Carriage at the Seville’s April Fair

 

The Fair dates back to 1846 when it was originally organized as a livestock fair by two councilors born in Northern Spain, Basque José María Ybarra and Catalan Narciso Bonaplata. Queen Isabel II agreed to the proposal, and on 18 April 1847 the first fair was held at the Prado de San Sebastian, on the outskirts of the city.

Since 1973, the Feria de Abril takes place at the real de la feria, an area of 24 blocks (450,000 m2) which is located between Los Remedios and Tablada. In 2012 there were 1048 casetas. The streets of the Real are named after famous bullfighters such as Juan Belmonte and Pascual Márquez. Next to the Real is the Calle del Infierno (Hell Road), an amusement park which offers many recreational activities; a circus is usually set furthest from the Real on the back of the Parque de los Príncipes. Construction of the portada (the main gate) starts months in advance, and it takes several weeks to clear the place after the end of the Fair.

 

 

Saturday night in the Feria de Abril is referred to as la noche del pescaíto (night of the fish) due to the fact that fish is the traditional dish to have for dinner. Celebrations officially start at midnight between Saturday and Sunday when the lights of the portada are turned on. This event is called the alumbrao. People gather in front of the portada to watch the alumbrao and then go to the casetas to have dinner and spend the whole night at the Real.

 


Costumes

La Feria de Abril is accompanied by men and women dressed up in their finery, ideally the traditional “traje corto” (short jacket, tight trousers and boots) for men and the “faralaes” or “trajes de flamenca” (flamenco-style dress) for women. The men traditionally wear hats (or sombreros) called “cordobés”. Nowadays, standard suits have replaced trajes cortos as men’s most common outfit. Source: Wikipedia

What is an Authentic Travel Experience

posted in: spain | 0

Many times were asked this question; What does an Authentic Vacation mean?

Since the late 1990’s we’ve arranged vacations that are tailor-made, which means every trip is created from scratch for every traveler we work with. Authenticity is generally associated with something that is genuine, real, or true.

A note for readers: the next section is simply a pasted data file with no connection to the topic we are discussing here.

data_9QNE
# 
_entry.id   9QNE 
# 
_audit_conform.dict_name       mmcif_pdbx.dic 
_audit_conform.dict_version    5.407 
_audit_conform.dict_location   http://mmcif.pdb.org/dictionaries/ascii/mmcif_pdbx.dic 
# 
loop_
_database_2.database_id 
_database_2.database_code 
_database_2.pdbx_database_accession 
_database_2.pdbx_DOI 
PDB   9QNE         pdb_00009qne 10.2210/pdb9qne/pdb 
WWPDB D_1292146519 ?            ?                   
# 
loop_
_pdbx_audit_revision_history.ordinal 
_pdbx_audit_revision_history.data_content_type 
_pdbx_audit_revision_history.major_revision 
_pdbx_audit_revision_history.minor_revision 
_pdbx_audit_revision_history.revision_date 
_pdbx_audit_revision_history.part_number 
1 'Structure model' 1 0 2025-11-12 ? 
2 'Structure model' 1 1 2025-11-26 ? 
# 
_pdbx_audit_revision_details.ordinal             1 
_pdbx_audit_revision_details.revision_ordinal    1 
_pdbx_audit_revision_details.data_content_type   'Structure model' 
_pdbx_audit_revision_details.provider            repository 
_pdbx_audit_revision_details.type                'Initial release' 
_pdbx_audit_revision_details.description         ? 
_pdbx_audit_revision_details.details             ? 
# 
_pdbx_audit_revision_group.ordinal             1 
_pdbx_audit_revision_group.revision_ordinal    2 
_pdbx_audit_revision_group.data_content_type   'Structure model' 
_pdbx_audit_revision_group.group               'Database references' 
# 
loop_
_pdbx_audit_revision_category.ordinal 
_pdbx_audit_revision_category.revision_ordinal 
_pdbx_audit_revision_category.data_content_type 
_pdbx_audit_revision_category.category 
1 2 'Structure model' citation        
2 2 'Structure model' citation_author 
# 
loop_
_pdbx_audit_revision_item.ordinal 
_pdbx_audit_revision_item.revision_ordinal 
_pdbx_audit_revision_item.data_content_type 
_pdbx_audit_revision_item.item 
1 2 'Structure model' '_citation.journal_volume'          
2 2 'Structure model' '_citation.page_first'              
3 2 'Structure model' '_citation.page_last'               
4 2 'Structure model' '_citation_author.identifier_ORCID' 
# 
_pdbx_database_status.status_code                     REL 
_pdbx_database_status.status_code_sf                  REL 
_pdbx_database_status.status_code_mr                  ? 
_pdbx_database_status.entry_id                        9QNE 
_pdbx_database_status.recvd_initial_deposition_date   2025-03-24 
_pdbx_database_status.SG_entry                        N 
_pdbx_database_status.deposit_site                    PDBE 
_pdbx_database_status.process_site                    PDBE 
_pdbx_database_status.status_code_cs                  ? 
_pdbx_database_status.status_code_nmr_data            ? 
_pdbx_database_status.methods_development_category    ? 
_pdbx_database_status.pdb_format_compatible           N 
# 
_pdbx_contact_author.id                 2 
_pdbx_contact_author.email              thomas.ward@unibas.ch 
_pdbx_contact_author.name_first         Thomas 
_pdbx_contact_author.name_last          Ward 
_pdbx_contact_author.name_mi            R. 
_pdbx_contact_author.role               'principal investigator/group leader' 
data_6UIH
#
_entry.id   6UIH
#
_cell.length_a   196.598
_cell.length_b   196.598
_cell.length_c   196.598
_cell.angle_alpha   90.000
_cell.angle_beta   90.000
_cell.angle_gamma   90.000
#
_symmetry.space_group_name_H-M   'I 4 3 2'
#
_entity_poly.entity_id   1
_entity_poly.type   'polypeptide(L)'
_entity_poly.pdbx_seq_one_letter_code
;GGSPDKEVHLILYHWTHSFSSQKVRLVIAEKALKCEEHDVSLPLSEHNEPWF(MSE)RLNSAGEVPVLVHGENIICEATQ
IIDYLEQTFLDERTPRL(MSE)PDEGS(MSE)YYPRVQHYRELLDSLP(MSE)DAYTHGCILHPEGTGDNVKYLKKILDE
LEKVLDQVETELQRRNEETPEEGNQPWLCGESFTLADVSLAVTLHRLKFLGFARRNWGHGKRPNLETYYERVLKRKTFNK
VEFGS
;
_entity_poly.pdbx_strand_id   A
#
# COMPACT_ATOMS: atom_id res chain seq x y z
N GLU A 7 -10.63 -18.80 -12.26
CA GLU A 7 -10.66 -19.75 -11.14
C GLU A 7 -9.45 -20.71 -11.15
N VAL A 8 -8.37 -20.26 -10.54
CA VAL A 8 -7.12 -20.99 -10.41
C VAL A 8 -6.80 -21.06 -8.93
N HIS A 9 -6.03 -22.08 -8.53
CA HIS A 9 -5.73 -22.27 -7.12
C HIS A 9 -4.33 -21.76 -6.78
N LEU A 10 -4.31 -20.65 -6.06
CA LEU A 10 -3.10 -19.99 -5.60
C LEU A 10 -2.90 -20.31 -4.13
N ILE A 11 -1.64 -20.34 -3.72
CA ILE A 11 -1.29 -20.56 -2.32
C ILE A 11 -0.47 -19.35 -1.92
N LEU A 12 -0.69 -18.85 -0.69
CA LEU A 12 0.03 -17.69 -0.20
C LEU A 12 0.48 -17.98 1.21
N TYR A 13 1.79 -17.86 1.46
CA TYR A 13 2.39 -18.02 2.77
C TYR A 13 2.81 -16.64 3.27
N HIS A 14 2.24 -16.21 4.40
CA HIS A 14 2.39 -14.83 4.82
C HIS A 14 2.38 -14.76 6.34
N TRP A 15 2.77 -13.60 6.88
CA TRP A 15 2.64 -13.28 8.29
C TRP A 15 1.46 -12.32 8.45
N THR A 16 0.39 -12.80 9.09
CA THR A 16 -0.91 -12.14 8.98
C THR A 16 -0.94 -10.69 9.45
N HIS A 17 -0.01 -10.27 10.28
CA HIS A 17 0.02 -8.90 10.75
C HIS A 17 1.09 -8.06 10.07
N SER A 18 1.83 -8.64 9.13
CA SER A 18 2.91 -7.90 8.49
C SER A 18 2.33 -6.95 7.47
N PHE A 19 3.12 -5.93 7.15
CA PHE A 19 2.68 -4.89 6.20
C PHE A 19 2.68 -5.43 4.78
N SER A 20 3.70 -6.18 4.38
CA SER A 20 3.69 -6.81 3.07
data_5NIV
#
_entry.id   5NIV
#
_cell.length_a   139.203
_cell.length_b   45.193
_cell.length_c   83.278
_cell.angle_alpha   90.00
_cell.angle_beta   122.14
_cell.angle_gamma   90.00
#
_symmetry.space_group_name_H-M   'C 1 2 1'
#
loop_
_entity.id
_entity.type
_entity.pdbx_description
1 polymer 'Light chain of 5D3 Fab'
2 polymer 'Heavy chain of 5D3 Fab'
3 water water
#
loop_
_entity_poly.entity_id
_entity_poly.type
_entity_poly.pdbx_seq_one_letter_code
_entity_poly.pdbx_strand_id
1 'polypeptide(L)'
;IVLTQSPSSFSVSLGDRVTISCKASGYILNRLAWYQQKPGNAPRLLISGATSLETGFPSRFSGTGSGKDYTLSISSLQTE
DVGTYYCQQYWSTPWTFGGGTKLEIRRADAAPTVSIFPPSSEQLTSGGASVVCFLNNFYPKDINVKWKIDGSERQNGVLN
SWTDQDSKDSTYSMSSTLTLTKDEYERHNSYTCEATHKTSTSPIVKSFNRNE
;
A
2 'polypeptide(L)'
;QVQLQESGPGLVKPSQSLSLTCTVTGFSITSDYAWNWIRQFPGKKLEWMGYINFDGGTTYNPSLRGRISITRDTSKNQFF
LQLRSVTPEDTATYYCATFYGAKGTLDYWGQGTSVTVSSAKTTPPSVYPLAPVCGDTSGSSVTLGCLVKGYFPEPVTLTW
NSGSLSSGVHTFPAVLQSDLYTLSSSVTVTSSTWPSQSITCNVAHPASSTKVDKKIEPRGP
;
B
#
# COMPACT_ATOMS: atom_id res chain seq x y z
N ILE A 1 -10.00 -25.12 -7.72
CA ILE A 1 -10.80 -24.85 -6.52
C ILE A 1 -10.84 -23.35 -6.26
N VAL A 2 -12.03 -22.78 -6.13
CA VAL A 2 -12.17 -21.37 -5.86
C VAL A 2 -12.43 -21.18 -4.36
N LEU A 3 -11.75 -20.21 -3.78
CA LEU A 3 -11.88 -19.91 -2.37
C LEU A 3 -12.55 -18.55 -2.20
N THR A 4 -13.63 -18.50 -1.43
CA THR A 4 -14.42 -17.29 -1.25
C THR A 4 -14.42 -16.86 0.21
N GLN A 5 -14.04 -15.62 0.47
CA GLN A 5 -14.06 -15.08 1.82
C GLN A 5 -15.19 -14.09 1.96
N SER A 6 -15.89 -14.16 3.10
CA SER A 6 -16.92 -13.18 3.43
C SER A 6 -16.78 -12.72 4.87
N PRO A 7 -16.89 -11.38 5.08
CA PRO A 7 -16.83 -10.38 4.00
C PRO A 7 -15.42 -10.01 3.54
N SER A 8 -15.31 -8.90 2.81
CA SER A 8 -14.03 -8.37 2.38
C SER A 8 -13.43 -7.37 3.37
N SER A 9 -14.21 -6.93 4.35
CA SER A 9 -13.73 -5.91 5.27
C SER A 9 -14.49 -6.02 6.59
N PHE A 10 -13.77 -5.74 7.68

Authenticity is a pretty complex idea – what one person sees as an authentic experience, another may view as a sham. And if a person believes they are getting an authentic experience, it may not matter whether it’s spontaneous or staged. One can argue that an “authentic tourism experience” is a contradiction in terms. When places or experiences are discovered and populated by tourists, they ultimately change by the demands of tourists themselves and the economic opportunity this presents to providers. The presence of tourism can lead to “Disneyfication” – when a place becomes contrived in order to sell itself to consumers – and can expose local people and cultures to manipulation and exploitation. And so, the tourists’ search for authenticity continues. This is where the following come into play:

Co-creation

The strategy of “co-creation” offers an attractive alternative within the search for authenticity. Under this strategy, value is created as tourists help to construct their own experience by engaging with each other, the tourism provider and also local people. Tourism operators in many countries are now providing different types of tourism products, which co-create an authentic tourism experience. Here, tourists have the opportunity to cook with a local chef using local ingredients, recipes and cooking techniques. This is what we have done from the beginning.

Read more about this way of travel by clicking through to the link below:

https://theconversation.com/why-tourists-thirst-for-authenticity-and-how-they-can-find-it-68108

Get in touch if you want an authentic vacation, co-created with you to make the trip of a lifetime!

Douro Valley, Castilla y Leon, Aranjuez Palace and Cordoba

Four places not to miss in Portugal and Spain. Include them all into your next vacation!

The #Douro Valley in #Portugal has amazing #wine that is incredibly inexpensive, great views, and very windy roads. Take a river cruise instead of driving! The whole area was declared a UNESCO Heritage Site. Mainly known for port wine production, the region also produced world class red and white table wines. The beauty of the terraced hillsides which seem to reach into the sky, dotted with noble homes called “quintas” makes this landscape something incredible to behold. Pictures don’t do justice !